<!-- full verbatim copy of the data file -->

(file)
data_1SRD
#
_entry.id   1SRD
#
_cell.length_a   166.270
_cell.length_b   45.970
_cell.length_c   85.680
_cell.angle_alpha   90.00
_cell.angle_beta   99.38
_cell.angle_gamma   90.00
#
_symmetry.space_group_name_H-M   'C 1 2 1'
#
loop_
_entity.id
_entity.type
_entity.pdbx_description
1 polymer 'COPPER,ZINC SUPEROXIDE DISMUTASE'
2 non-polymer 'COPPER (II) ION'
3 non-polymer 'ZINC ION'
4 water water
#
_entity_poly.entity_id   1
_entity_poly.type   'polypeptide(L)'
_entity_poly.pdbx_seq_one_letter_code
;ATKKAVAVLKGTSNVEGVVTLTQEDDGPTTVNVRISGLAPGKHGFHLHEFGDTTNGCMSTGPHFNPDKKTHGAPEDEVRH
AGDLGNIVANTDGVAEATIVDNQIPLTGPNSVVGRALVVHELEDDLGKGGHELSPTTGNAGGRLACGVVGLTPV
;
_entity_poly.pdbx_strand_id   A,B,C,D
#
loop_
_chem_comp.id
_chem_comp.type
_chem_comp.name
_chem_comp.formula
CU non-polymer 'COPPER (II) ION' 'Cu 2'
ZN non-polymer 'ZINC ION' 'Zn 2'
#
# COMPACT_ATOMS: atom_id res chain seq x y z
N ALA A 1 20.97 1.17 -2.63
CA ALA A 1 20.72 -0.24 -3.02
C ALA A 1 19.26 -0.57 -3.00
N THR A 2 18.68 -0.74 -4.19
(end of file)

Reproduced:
data_1SRD
#
_entry.id   1SRD
#
_cell.length_a   166.270
_cell.length_b   45.970
_cell.length_c   85.680
_cell.angle_alpha   90.00
_cell.angle_beta   99.38
_cell.angle_gamma   90.00
#
_symmetry.space_group_name_H-M   'C 1 2 1'
#
loop_
_entity.id
_entity.type
_entity.pdbx_description
1 polymer 'COPPER,ZINC SUPEROXIDE DISMUTASE'
2 non-polymer 'COPPER (II) ION'
3 non-polymer 'ZINC ION'
4 water water
#
_entity_poly.entity_id   1
_entity_poly.type   'polypeptide(L)'
_entity_poly.pdbx_seq_one_letter_code
;ATKKAVAVLKGTSNVEGVVTLTQEDDGPTTVNVRISGLAPGKHGFHLHEFGDTTNGCMSTGPHFNPDKKTHGAPEDEVRH
AGDLGNIVANTDGVAEATIVDNQIPLTGPNSVVGRALVVHELEDDLGKGGHELSPTTGNAGGRLACGVVGLTPV
;
_entity_poly.pdbx_strand_id   A,B,C,D
#
loop_
_chem_comp.id
_chem_comp.type
_chem_comp.name
_chem_comp.formula
CU non-polymer 'COPPER (II) ION' 'Cu 2'
ZN non-polymer 'ZINC ION' 'Zn 2'
#
# COMPACT_ATOMS: atom_id res chain seq x y z
N ALA A 1 20.97 1.17 -2.63
CA ALA A 1 20.72 -0.24 -3.02
C ALA A 1 19.26 -0.57 -3.00
N THR A 2 18.68 -0.74 -4.19